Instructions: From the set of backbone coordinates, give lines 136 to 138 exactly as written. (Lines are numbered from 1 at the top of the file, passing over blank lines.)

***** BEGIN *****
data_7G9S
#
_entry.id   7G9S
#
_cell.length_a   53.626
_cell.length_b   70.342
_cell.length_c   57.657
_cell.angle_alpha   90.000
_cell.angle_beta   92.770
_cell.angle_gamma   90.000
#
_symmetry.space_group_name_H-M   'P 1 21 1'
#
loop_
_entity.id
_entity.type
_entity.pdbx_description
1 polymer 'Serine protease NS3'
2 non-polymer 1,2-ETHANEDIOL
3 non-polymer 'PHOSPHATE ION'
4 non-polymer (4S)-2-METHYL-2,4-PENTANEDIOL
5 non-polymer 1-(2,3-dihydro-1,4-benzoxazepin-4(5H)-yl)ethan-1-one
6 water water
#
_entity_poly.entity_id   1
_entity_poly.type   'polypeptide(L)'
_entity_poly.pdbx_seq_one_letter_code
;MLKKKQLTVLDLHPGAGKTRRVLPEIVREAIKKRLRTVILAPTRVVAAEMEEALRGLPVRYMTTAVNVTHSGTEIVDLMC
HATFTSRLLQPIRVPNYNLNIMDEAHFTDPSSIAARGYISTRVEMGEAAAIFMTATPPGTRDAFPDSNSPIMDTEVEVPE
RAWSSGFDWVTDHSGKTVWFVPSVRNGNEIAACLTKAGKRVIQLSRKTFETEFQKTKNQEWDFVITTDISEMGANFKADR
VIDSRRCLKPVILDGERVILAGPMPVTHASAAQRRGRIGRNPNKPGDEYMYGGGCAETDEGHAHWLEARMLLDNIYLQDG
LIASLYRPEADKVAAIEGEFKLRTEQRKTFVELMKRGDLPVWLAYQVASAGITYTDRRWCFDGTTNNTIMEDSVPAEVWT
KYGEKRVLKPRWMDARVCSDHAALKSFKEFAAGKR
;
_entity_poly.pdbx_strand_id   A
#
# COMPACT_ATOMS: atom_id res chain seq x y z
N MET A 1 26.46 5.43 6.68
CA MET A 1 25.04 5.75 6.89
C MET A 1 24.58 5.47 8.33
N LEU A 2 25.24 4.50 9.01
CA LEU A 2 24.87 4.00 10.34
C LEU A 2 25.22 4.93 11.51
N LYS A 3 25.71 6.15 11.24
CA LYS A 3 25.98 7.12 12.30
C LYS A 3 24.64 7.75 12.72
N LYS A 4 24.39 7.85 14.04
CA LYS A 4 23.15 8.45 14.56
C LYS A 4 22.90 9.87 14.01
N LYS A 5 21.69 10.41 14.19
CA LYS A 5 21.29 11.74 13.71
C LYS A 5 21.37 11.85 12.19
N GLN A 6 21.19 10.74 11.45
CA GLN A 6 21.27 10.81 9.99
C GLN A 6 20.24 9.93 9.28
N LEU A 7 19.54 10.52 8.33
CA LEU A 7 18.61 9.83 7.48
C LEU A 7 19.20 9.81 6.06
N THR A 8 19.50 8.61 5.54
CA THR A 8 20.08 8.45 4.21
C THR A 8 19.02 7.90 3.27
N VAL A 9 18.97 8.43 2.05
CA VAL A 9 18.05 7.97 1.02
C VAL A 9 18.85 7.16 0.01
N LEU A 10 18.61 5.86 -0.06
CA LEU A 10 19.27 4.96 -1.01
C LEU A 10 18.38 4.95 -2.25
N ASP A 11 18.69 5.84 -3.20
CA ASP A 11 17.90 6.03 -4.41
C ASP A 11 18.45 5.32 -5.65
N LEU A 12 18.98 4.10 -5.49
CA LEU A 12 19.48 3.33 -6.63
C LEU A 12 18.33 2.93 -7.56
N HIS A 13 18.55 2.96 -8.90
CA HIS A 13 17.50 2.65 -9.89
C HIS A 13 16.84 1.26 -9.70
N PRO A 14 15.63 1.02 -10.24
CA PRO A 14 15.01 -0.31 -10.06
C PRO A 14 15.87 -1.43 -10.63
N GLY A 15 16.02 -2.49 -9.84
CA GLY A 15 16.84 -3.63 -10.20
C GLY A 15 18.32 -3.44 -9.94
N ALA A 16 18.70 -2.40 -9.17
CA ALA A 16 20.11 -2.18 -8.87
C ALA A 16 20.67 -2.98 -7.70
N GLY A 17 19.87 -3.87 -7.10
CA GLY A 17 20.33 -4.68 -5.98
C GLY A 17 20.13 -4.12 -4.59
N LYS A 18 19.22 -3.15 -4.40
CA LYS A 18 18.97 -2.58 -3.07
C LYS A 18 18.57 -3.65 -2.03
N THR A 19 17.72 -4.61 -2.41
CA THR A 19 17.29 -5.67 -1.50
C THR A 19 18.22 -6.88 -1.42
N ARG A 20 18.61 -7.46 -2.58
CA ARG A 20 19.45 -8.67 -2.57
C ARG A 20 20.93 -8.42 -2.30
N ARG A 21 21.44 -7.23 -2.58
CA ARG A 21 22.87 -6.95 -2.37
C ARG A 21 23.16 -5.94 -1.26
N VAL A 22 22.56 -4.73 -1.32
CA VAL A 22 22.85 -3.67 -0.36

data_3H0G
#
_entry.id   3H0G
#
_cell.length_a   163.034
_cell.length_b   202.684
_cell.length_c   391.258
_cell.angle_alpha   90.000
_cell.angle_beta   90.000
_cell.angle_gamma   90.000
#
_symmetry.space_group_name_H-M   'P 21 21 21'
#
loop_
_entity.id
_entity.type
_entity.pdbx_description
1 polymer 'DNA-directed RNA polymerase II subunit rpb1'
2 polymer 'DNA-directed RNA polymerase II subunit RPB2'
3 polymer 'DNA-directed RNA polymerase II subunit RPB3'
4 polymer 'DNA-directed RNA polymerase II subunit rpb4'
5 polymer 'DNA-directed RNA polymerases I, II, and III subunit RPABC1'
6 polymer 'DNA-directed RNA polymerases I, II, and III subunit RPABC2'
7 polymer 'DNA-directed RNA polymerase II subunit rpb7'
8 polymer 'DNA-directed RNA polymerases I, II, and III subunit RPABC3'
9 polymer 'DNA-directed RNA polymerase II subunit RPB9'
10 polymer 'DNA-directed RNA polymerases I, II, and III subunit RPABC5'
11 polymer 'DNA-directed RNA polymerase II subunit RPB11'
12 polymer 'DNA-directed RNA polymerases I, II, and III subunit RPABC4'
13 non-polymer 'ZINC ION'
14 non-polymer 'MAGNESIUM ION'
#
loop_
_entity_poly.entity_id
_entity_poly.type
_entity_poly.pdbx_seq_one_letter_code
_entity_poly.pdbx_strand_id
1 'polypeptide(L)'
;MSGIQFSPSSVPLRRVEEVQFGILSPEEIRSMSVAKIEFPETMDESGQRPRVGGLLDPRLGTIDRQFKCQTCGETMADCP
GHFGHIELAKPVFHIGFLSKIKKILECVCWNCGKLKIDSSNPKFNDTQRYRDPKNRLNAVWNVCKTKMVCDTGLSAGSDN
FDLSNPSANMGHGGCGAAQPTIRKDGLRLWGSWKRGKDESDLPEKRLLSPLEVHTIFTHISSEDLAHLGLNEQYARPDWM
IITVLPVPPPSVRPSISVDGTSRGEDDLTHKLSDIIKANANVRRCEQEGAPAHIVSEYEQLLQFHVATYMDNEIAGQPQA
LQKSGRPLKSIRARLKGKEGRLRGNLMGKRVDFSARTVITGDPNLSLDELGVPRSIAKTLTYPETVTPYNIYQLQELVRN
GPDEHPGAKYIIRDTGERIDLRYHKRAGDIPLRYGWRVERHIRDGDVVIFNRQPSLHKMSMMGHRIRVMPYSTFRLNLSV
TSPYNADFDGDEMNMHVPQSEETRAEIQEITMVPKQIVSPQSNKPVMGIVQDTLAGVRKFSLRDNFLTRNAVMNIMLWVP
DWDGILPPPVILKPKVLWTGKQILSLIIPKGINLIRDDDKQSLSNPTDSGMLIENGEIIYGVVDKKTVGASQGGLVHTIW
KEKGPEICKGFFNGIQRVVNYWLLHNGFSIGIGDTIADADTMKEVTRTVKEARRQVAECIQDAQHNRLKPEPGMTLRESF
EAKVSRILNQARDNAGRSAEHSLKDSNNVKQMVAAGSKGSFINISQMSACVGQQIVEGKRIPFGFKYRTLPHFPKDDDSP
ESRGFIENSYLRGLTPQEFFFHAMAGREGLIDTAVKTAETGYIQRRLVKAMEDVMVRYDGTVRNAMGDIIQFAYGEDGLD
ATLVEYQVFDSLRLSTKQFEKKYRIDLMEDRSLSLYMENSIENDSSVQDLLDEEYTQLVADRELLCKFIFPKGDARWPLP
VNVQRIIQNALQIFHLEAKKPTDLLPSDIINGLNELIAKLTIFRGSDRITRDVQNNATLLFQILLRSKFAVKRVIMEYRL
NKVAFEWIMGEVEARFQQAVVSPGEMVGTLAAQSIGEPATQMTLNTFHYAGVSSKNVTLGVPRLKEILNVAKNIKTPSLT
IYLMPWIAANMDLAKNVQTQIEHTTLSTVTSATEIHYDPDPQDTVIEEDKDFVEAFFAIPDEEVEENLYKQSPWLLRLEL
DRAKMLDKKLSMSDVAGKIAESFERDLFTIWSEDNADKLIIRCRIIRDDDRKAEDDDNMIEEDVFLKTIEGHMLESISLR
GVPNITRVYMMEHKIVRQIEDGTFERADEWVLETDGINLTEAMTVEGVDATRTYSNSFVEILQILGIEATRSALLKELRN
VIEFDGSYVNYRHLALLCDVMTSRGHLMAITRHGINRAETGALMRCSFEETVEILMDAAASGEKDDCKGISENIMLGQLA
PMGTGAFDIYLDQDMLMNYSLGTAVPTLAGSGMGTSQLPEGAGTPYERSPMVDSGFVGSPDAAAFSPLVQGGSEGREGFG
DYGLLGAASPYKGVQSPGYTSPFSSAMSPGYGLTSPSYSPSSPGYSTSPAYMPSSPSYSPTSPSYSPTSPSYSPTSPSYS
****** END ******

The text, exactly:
_entity_poly.entity_id
_entity_poly.type
_entity_poly.pdbx_seq_one_letter_code